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Exp Physiol. 2014 Jul;99(7):1007-15. doi: 10.1113/expphysiol.2014.078600. Epub 2014 May 23.

Effects of ubiquinol with fluid resuscitation following haemorrhagic shock on rat lungs, diaphragm, heart and kidneys.

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  • 1Department of Nurse Anesthesia Education, University of Kansas, Kansas City, KS, 66160, USA.
  • 2School of Nursing, University of Kansas, Kansas City, KS, 66160, USA
  • 3School of Nursing, University of Kansas, Kansas City, KS, 66160, USA.
  • 4Department of Biostatistics, University of Kansas, Kansas City, KS, 66160, USA.
  • 5Department of Molecular and Integrative Physiology, University of Kansas, Kansas City, KS, 66160, USA.


Haemorrhagic shock (HS) and fluid resuscitation can lead to increased reactive oxygen species (ROS), contributing to ischaemia-reperfusion injury and organ damage. Ubiquinol is a potent antioxidant that decreases ROS. This study examined the effects of ubiquinol administered with fluid resuscitation following controlled HS. Adult male Sprague-Dawley rats were randomly assigned to treatment [ubiquinol, 1 mg (100 g body weight)(-1)] or control groups. Rats were subjected to 60 min of HS by removing 40% of the total blood volume to a mean arterial pressure ∼45-55 mmHg. The animals were resuscitated with blood and lactated Ringer solution, with or without ubiquinol, and monitored for 120 min. At the end of the experiments, the rats were killed and the lungs, diaphragm, heart and kidneys harvested. Leucocytes were analysed for mitochondrial superoxide at baseline, end of shock and 120 min following fluid resuscitation using MitoSOX Red. Diaphragms were examined for hydrogen peroxide using dihydrofluorescein diacetate and confocal microscopy. The apoptosis in lungs, diaphragm, heart and kidneys was measured using fluorescence microscopy with acridine orange and ethidium bromide. Leucocyte mitochondrial superoxide levels were significantly lower in rats that received ubiquinol than in the control animals. Production of hydrogen peroxide and apoptosis were significantly reduced in the organs of rats treated with ubiquinol. These findings suggest that ubiquinol, administered with fluid resuscitation after HS, attenuates ROS production and apoptosis. Thus, ubiquinol is a potent antioxidant that may be used as a potential treatment to reduce organ injury following haemorrhagic events.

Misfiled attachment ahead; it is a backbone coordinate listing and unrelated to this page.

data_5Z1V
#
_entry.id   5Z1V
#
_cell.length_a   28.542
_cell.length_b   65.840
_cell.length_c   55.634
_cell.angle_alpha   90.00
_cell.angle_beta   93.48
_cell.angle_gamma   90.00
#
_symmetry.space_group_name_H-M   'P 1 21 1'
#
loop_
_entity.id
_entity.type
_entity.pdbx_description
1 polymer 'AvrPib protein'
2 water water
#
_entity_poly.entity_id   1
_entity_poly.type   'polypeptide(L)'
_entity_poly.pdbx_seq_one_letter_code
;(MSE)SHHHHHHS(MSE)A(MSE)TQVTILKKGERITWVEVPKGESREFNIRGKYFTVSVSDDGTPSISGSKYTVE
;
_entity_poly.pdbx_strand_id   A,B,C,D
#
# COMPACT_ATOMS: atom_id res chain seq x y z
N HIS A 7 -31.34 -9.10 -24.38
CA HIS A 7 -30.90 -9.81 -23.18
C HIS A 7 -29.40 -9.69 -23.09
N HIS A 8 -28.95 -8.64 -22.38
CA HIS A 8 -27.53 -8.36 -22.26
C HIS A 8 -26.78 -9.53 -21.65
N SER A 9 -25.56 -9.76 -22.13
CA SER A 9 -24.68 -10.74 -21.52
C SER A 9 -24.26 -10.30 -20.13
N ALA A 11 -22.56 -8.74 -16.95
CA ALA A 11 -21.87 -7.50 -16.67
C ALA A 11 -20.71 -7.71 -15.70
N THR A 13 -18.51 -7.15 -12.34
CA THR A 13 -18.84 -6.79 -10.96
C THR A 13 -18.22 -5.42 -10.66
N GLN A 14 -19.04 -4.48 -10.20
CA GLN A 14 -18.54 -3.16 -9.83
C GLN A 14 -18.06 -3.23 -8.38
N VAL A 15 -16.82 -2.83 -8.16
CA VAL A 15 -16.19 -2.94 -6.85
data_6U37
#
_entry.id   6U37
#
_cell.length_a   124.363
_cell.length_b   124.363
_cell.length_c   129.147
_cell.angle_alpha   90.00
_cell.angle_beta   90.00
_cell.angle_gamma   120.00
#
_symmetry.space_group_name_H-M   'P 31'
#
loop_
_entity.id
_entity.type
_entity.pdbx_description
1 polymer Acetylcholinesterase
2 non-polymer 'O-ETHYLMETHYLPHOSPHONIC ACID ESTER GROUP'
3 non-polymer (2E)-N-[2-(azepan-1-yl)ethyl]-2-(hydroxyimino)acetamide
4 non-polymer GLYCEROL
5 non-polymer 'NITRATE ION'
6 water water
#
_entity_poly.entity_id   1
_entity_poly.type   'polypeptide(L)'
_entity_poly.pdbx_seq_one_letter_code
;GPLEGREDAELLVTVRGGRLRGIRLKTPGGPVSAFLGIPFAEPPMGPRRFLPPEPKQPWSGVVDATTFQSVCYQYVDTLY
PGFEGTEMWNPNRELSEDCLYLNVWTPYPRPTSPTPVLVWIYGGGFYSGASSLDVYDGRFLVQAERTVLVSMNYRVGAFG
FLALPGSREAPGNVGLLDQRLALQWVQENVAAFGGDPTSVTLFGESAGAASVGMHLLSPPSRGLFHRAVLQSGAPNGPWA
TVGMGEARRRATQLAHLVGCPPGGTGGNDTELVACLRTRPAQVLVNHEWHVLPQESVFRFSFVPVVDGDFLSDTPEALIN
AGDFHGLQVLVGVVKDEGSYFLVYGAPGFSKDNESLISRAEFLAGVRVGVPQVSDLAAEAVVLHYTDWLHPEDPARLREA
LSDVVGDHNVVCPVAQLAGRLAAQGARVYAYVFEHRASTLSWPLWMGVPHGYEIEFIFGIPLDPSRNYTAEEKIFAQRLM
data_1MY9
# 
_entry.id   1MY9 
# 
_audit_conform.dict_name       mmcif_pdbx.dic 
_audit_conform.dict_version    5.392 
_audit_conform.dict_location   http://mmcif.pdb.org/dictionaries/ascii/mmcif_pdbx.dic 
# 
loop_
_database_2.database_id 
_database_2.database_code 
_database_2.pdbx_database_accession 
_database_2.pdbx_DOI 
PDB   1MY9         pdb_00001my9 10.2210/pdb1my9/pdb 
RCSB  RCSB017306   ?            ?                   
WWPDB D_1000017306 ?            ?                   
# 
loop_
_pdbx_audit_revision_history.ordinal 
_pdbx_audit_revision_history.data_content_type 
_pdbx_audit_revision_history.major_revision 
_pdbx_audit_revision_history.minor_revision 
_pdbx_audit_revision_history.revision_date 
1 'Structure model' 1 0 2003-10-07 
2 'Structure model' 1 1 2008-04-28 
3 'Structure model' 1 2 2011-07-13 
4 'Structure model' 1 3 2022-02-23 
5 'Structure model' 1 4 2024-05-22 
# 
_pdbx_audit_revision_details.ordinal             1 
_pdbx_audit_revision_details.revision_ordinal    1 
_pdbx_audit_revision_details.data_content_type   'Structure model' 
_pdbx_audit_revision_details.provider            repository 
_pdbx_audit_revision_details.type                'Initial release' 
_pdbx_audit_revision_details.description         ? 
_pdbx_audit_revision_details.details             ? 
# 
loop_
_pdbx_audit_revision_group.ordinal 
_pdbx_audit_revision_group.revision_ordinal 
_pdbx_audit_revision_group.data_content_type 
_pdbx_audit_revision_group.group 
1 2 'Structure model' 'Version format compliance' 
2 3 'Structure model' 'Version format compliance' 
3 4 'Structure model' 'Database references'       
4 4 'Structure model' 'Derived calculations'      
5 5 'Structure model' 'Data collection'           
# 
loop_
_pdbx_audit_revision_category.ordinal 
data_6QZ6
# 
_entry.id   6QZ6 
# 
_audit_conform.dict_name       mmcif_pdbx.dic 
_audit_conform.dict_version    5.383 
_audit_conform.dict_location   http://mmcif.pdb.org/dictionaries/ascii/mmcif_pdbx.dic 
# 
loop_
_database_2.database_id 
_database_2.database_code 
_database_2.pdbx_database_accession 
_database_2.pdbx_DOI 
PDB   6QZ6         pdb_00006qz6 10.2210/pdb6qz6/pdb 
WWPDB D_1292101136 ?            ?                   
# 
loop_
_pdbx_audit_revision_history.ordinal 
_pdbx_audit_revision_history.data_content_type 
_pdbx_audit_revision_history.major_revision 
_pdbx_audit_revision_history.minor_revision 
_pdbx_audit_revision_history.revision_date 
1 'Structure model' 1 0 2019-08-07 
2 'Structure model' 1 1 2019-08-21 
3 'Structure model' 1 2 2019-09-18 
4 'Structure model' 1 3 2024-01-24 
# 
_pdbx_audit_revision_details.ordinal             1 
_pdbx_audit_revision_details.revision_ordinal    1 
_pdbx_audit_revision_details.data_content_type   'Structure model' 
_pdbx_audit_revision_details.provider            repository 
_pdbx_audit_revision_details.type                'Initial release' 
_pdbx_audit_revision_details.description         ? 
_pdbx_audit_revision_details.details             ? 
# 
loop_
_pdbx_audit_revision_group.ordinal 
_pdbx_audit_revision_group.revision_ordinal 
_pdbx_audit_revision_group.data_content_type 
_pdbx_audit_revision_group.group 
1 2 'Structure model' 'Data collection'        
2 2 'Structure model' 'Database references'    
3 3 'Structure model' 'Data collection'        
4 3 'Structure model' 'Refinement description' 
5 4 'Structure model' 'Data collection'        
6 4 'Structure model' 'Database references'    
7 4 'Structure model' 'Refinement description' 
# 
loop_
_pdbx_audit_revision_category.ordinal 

© 2014 The Authors. Experimental Physiology © 2014 The Physiological Society.

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